Dilawar in the meantime has formed an alliance with Sikandar's arch enemy, J. D. (Ranjeet), and upon learning of Zohra's death hatches a plan to destroy Sikandar and his family. Kaamna and Mehroo are both preparing for their weddings; J. D. and his henchmen kidnap Mehroo but Vishal follows them and rescues her. Dilawar kidnaps Kaamna, but Sikandar follows him. He rescues Kaamna and sends her home while he fights Dilawar. In the final battle, both Dilawar and Sikandar are mortally wounded and Dilawar is surprised to learn that Sikandar never loved Zohra. A dying Sikandar reaches the wedding of Kaamna and Vishal. Just as the wedding ceremony is completed, Sikandar collapses. His dying words inadvertently reveal his love for Kaamna, and Vishal sings him a reprise from the movie's theme song: "Life is going to betray you someday... Death is your true love as it will take you along..." Sikandar's entire life flashes before him and he dies in Vishal's arms just as the song is completed. The film ends with the wedding having become a funeral.



The Soundtrack was composed by the duo of the brothers Kalyanji Anandji, with the lyrics by Anjaan and Prakash Mehra (Salaam-e-Ishq).

Song Singer
Muqaddar Ka Sikandar Kishore Kumar
Muqaddar Ka Sikandar (Sad) Mohammad Rafi
O Saathi Re (Male) Kishore Kumar
O Saathi Re (Female) Asha Bhosle
Pyar Zindagi Hai, Pyar Bandagi Hai Lata Mangeshkar, Mahendra Kapoor, Asha Bhosle,
Wafa Jo Na Ki To Hemlata
Dil To Hai Dil Lata Mangeshkar
Salaam-E-Ishq Meri Jaan Zara Qubool Kar Lo Kishore Kumar, Lata Mangeshkar

Beside Kishore Kumar and Mahendra Kapoor, Mohd. Rafi's voice was used in the movie for the Kishore Kumar song Rote Hue Ate Hain Sab. Mohd. Rafi wanted Kishore Kumar to sing the sad version, but as insisted by Music Director Kalyanji Anandji, that his voice suited the sad version best, Mohd. Rafi had agreed to sing the song Zindagi to Bewafaa Hai. The song was picturised on Vinod Khanna during the Amitabh death scene.

Box office[edit]

Produced on a budget of 10 million, the film grossed ₹170 million in India. It was the highest-grossing film of the year, as well as the third highest-grossing film of the decade, after Sholay (1975) and Bobby (1973). The film was a blockbuster, according to Box Office India.[4][9] The film was such a huge hit, that people used to stand in queues, waiting endlessly, to buy the film's tickets. Sometimes the crowds slept in front of the cinema halls overnight in their wait for the tickets.[citation needed] Its Indian gross is equivalent to $20.76 million in 1978.[a] Adjusted for inflation, its Indian gross is equivalent to ₹5.5 billion ($74.22 million) in 2017.[11]

It was also an overseas blockbuster in the Soviet Union, where the film grossed 6.3 million rubles (25.2 million ticket sales,[12] at average 25 kopecks ticket price),[13] which was $7.96 million[b] (₹98.9 million)[c] in 1984. Adjusted for inflation, its overseas gross is equivalent to $22 million (₹1.407 billion) in 2017.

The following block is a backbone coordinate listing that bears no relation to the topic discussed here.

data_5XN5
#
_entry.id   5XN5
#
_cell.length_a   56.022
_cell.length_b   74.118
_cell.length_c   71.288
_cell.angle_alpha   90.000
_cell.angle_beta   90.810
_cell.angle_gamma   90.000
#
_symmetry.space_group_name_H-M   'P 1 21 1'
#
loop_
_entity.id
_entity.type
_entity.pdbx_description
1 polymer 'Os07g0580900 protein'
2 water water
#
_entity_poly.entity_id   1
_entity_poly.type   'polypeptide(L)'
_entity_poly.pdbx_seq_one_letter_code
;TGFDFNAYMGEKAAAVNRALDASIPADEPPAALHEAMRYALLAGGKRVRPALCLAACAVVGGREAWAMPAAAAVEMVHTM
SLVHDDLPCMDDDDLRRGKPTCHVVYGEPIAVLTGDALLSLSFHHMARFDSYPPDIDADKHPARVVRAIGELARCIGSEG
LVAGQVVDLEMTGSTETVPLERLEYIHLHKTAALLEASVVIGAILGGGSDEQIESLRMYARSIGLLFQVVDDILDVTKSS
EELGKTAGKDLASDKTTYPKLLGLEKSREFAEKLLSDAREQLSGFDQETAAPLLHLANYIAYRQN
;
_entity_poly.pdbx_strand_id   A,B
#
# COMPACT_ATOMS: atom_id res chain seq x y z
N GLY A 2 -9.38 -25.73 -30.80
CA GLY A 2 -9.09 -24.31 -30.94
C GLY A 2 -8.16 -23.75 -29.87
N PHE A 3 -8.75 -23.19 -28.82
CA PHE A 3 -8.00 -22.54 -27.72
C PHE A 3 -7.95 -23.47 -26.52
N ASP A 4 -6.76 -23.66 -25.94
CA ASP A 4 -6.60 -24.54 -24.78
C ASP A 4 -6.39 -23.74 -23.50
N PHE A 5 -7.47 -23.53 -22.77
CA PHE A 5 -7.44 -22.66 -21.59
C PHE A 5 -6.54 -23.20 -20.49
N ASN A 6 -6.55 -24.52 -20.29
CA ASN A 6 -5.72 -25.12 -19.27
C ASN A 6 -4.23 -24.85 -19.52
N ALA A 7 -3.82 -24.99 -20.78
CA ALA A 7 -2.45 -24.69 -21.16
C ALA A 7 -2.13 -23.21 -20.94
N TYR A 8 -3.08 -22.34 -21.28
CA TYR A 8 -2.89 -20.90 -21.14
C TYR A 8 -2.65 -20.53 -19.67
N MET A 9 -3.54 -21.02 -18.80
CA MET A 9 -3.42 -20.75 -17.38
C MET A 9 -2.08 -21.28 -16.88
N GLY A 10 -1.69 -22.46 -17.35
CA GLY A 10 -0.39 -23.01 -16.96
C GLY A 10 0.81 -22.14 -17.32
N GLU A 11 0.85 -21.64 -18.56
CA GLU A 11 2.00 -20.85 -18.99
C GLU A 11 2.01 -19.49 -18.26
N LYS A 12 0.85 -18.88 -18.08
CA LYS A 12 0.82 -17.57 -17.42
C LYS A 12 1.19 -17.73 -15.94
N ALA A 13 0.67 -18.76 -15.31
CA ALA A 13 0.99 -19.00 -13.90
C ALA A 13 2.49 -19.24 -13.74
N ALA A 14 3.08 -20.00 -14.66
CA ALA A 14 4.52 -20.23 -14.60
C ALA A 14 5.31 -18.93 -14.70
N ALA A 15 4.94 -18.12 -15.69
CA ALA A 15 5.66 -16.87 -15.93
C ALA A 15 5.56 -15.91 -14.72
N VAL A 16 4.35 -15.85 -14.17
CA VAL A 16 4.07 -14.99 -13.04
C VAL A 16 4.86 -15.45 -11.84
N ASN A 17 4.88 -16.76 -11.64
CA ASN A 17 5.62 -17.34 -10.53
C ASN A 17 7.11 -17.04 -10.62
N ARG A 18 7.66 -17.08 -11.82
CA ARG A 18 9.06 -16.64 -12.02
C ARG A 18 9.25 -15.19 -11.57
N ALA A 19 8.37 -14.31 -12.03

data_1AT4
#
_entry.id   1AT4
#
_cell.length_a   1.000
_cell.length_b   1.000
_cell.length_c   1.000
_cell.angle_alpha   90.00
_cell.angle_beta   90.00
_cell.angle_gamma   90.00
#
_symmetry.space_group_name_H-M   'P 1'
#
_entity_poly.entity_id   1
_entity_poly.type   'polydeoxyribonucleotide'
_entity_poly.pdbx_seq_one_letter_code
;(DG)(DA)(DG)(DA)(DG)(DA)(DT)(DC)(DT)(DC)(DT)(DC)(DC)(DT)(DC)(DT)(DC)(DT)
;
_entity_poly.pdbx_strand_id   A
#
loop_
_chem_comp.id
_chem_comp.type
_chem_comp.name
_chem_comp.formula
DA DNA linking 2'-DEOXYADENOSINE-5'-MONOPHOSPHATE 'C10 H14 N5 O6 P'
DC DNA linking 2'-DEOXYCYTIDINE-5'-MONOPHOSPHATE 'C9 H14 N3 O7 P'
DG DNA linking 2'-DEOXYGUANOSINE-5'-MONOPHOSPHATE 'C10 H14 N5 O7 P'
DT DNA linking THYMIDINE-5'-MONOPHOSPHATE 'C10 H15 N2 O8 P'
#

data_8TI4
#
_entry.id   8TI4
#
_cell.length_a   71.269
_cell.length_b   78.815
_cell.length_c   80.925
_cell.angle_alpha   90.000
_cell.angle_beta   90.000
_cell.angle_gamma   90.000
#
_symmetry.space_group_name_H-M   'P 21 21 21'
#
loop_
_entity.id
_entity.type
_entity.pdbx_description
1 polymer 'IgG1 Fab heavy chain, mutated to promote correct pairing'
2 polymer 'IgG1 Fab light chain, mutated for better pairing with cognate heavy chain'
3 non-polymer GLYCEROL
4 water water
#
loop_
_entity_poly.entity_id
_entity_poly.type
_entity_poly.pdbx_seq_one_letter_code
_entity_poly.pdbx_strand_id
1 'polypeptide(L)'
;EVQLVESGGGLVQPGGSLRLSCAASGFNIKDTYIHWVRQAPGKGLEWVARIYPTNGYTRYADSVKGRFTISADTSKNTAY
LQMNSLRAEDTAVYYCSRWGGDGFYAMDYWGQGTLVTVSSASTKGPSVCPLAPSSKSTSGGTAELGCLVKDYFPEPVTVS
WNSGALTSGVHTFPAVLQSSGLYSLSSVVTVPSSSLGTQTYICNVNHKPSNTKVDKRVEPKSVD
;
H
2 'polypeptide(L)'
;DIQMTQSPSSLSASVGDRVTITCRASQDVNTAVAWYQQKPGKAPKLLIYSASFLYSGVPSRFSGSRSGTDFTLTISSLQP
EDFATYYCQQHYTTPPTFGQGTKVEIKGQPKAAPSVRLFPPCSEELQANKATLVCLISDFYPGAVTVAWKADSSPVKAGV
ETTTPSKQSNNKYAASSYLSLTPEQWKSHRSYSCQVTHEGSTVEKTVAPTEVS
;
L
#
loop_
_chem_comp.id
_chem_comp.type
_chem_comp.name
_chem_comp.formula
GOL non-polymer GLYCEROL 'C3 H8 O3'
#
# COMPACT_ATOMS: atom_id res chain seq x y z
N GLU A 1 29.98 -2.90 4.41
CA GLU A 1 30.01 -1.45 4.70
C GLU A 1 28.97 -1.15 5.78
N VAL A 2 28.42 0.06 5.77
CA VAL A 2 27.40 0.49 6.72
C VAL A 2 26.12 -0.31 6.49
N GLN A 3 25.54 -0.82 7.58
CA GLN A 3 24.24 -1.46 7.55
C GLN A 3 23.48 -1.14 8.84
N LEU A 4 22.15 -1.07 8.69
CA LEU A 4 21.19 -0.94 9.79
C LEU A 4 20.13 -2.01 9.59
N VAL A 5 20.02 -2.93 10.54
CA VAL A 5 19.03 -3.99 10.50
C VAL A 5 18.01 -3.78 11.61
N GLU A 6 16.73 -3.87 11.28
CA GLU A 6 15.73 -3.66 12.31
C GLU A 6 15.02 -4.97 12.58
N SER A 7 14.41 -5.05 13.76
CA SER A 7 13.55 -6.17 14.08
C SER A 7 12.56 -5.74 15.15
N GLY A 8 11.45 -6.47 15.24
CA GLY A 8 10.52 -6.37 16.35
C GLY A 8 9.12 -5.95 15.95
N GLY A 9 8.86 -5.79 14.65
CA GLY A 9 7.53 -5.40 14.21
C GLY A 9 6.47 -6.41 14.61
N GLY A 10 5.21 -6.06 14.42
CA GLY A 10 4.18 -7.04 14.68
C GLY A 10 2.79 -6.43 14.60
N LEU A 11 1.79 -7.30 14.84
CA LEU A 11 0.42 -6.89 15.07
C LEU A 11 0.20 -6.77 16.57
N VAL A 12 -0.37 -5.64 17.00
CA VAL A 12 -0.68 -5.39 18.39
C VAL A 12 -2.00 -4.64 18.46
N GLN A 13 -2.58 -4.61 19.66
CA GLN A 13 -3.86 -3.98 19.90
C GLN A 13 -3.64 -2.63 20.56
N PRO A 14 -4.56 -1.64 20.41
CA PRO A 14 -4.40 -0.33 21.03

Worldwide, the film grossed ₹269 million ($31.75 million).[16][a] Adjusted for inflation, this is equivalent to $142 million (₹8.84 billion) in 2017.

In terms of footfalls, the film sold an estimated 67 million tickets in India,[4][17] and 25.2 million tickets in the Soviet Union,[12] for an estimated total of 92 million tickets sold worldwide.


26th Filmfare Awards
Category Recipient(s) Result
Best Film Prakash Mehra Nominated
Best Director
Best Actor Amitabh Bachchan
Best Supporting Actor Vinod Khanna
Best Supporting Actress Rekha
Best Comedian Ram Sethi
Best Male Playback Singer Kishore Kumar (For "O Saathi Re Tera Bina")
Best Female Playback Singer Asha Bhosle for (For "O Saathi Re Tera Bina")
Best Story Laxmikant Sharma

See also[edit]


  1. ^ a b ₹8.19 per US dollar in 1978[10]
  2. ^ 0.791 rubles per US dollar in 1984[14]
  3. ^ 12.43 Indian rupees per US dollar in 1984[15]


  1. ^ a b "Muqaddar Ka Sikandar (1978) Hindi Movie Review, Budget and Box Office Collection". Bollywood Product. 8 July 2021. Retrieved 18 December 2021.
  2. ^ a b "How Kader Khan's dialogues made Devdas look cool in Muqaddar Ka Sikandar". ThePrint. 6 January 2019. Retrieved 8 March 2022.
  3. ^ Kumar, Nirmal; Chaturvedi, Preeti (4 February 2015). Brave New Bollywood: In Conversation with Contemporary Hindi Filmmakers. SAGE Publishing. p. 184. ISBN 978-93-5150-495-5.
  4. ^ a b c "Box Office 1978". Archived from the original on 13 February 2009. Retrieved 12 July 2017.
  5. ^ "The Biggest Diwali BLOCKBUSTERS of All Time". Box Office India. 7 November 2018. Retrieved 7 November 2018.
  6. ^ Dhirad, Sandeep (2006). "Filmfare Nominees and Winner" (PDF). p. 52.
  7. ^ "Uppalapati Krishnam Raju Filmography". Cinegoer. Archived from the original on 26 July 2010. Retrieved 1 June 2011.
  8. ^ Vasudevan, K. V. (4 June 2016). "Prabhu is ready to play baddie". The Hindu. ISSN 0971-751X. Retrieved 14 August 2018.
  9. ^ YADAV, SANDEEP (12 May 2016). "Muqaddar Ka Sikandar (1978)". The Hindu.
  10. ^ "Official exchange rate (LCU per US$, period average)". World Bank. 1978. Retrieved 21 December 2018.
  11. ^ "The Biggest Diwali BLOCKBUSTERS of All Time". Box Office India. 10 December 2018.
  12. ^ a b Sergey Kudryavtsev (3 August 2008). "Зарубежные популярные фильмы в советском кинопрокате (Индия)".
  13. ^ Moscow Prime Time: How the Soviet Union Built the Media Empire that Lost the Cultural Cold War, page 48, Cornell University Press, 2011
  14. ^ "Archive". Central Bank of Russia. 1992.
  15. ^ "Reserve Bank of India – Publications".
  16. ^ "On Independence Day, here are the most successful Indian movies of every decade since 1947". Hindustan Times. 15 August 2018.
  17. ^ Mittal, Ashok (1995). Cinema Industry in India: Pricing and Taxation. Indus Publishing. p. 71. ISBN 9788173870231.

External links[edit]